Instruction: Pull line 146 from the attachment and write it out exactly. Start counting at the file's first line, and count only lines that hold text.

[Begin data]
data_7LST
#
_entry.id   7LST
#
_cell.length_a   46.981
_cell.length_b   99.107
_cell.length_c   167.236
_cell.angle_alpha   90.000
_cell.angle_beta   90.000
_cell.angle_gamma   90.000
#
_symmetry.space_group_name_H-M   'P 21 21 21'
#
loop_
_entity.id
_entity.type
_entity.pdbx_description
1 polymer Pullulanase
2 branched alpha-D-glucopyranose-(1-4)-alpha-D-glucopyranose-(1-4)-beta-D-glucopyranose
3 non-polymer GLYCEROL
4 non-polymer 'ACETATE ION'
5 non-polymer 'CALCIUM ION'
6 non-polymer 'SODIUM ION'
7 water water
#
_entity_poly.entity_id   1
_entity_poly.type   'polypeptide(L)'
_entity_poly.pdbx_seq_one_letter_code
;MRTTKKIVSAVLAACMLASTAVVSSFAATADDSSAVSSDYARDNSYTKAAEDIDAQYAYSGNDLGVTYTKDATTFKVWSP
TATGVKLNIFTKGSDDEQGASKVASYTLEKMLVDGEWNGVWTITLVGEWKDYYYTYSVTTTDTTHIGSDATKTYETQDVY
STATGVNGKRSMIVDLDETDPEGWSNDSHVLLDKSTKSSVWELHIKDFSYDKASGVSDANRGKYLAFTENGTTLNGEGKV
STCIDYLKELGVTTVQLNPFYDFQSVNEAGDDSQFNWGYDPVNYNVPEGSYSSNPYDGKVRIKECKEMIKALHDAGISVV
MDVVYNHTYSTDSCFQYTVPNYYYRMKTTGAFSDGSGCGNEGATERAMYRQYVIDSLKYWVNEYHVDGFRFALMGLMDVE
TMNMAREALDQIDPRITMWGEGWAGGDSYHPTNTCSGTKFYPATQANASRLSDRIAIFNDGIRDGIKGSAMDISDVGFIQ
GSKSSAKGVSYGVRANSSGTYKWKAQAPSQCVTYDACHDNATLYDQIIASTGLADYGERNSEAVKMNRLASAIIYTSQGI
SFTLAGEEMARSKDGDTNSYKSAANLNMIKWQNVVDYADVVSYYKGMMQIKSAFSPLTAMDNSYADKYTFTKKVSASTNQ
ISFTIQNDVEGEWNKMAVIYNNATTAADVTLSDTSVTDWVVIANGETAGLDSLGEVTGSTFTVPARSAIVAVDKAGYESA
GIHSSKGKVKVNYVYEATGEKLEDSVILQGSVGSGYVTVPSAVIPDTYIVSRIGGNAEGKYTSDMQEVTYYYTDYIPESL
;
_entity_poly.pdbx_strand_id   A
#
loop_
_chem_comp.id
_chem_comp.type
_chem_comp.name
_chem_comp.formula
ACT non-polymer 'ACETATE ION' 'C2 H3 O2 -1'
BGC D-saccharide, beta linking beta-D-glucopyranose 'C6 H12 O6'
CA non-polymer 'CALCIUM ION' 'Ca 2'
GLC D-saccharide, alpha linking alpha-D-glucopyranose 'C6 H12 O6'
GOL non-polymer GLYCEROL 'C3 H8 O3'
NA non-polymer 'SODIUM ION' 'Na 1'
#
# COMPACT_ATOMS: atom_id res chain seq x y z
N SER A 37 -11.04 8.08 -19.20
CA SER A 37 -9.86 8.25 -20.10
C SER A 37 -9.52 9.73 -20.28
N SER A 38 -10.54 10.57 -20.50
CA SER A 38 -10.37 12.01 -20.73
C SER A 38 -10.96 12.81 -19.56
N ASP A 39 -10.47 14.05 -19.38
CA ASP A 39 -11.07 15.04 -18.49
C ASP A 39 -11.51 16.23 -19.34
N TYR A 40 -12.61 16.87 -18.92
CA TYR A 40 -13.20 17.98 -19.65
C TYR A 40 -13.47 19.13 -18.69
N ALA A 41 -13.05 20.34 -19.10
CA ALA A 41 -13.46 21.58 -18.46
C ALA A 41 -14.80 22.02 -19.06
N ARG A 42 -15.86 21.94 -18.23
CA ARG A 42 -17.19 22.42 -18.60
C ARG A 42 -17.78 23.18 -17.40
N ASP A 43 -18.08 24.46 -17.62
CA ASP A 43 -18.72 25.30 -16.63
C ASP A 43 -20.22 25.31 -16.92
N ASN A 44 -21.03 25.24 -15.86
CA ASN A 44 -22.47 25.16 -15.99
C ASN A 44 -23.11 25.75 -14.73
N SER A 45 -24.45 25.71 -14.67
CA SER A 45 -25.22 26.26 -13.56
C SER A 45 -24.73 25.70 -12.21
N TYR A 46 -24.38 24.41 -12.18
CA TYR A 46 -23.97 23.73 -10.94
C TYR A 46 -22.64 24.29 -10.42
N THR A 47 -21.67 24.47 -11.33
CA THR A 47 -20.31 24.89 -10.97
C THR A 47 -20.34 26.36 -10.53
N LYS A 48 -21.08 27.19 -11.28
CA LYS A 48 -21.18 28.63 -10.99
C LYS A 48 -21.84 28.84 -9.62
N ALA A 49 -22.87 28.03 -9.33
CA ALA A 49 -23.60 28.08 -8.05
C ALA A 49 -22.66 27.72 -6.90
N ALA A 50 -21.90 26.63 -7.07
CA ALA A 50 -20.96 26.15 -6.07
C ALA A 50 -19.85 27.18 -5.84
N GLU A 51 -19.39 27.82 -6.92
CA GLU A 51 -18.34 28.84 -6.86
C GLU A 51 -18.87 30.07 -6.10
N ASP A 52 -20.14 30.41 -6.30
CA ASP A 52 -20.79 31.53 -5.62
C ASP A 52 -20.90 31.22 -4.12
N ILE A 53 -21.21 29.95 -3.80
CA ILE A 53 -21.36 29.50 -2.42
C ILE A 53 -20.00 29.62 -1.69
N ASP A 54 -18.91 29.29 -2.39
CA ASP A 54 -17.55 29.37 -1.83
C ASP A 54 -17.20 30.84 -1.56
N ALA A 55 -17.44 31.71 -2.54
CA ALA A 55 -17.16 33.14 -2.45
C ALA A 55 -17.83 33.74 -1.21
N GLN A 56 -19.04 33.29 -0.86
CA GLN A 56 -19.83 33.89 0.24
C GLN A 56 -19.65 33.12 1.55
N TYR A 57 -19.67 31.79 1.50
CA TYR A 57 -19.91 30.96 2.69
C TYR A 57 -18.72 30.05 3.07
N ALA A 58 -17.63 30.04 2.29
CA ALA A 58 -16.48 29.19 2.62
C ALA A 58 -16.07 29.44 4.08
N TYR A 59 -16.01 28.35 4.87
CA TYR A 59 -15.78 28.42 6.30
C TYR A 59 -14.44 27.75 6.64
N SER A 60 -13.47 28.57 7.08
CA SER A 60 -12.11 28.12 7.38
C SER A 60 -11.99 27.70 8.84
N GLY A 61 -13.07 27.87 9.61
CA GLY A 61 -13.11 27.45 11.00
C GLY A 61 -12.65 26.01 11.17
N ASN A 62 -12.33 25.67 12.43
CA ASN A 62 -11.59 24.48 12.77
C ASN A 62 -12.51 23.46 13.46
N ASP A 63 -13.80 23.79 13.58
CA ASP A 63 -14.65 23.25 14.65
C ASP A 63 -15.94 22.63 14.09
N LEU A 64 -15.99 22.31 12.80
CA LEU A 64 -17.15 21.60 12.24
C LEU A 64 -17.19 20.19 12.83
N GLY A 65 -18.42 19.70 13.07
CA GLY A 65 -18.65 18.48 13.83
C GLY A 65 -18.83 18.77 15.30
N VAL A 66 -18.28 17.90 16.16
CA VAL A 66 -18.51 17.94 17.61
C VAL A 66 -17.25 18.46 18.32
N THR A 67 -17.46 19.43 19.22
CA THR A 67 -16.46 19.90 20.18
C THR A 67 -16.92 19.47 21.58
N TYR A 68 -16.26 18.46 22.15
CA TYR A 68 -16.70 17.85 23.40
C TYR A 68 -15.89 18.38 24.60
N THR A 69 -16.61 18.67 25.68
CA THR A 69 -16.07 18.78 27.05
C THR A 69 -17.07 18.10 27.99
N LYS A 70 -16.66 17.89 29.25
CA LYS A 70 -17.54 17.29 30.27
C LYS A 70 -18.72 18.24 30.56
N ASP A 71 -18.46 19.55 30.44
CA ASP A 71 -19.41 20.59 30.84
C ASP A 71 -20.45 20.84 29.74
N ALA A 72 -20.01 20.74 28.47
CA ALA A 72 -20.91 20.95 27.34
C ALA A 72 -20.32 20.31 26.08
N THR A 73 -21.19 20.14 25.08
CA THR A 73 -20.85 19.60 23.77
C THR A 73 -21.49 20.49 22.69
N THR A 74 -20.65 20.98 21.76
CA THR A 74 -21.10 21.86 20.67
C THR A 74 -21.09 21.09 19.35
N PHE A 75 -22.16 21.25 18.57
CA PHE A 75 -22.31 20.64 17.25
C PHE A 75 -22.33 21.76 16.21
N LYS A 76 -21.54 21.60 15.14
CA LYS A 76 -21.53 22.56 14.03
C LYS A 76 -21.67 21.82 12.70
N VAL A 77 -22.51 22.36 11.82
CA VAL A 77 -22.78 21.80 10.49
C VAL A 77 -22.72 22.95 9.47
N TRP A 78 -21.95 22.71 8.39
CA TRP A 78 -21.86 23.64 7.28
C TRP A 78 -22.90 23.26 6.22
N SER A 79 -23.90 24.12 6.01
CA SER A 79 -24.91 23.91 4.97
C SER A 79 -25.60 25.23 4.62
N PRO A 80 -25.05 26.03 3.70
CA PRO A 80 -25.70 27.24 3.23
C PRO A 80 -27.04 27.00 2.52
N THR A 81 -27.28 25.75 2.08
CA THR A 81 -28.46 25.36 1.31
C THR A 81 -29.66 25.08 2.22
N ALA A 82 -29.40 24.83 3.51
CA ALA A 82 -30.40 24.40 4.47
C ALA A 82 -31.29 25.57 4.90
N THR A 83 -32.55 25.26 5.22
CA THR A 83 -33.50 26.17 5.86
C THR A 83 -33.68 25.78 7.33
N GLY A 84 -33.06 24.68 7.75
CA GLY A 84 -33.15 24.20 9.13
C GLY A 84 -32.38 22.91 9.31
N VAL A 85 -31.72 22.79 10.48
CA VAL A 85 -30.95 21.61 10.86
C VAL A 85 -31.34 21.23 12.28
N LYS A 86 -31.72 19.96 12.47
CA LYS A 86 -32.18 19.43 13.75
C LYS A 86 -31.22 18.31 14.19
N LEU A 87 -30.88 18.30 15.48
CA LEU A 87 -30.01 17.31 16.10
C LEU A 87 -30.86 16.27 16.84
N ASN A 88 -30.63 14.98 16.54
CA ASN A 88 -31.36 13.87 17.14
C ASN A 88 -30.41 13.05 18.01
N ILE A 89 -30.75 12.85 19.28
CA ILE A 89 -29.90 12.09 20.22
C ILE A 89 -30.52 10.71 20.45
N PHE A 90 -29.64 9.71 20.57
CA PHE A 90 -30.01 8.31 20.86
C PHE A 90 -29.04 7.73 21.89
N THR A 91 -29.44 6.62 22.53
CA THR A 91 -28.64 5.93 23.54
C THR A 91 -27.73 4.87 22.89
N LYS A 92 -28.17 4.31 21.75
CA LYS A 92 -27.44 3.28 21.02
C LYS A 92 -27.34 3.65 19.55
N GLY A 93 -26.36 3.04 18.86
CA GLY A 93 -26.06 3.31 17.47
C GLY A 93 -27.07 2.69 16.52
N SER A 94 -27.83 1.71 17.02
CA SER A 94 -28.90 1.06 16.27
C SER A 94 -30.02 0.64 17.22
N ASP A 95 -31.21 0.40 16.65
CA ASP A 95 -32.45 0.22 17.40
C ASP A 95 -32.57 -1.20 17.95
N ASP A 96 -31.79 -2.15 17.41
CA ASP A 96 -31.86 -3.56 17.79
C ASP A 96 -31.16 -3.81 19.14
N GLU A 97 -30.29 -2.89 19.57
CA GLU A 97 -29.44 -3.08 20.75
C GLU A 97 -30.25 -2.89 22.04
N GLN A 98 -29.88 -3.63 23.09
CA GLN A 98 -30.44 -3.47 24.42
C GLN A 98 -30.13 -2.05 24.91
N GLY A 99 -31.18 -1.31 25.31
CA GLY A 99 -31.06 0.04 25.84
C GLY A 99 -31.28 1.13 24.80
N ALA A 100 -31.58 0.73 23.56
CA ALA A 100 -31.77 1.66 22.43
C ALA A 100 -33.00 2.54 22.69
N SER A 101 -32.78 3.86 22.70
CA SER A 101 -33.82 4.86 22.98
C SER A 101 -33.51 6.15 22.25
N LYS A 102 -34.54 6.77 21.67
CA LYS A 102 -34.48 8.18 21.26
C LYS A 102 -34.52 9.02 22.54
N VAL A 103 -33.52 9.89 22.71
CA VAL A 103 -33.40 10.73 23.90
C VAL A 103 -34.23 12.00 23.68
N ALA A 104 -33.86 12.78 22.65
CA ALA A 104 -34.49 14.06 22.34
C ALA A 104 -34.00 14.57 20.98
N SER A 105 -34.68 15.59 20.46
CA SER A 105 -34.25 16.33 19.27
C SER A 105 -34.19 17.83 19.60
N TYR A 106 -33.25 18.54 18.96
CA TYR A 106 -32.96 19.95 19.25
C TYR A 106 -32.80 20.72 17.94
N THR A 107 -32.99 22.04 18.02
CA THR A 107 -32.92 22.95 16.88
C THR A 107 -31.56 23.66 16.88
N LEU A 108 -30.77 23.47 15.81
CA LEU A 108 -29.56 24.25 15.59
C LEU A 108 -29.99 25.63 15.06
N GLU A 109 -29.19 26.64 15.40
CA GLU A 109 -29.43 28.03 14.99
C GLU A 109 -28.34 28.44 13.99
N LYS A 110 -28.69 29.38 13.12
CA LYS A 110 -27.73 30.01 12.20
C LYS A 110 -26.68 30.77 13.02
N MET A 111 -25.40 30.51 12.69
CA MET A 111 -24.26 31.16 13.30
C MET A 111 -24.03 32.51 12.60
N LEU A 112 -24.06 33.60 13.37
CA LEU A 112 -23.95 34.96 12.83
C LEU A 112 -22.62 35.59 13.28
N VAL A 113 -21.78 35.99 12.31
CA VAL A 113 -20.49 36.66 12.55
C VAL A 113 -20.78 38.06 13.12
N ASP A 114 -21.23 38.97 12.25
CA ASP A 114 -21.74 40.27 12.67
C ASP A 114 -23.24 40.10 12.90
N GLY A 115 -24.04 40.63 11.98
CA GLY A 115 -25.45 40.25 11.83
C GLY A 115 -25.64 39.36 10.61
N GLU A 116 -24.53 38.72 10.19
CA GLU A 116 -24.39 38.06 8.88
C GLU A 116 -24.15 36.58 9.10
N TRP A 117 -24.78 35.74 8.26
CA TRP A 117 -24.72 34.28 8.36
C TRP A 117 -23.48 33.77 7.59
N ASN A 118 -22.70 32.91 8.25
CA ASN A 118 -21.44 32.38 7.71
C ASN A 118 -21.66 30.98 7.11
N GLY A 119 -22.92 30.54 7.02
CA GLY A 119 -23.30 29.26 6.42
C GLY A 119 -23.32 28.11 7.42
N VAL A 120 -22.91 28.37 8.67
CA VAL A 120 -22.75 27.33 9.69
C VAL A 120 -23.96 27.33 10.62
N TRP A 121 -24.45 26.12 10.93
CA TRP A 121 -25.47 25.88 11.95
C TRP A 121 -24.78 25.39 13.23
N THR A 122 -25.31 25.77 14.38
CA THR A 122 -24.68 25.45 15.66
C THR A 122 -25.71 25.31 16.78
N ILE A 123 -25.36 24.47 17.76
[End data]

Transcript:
CA THR A 67 -16.46 19.90 20.18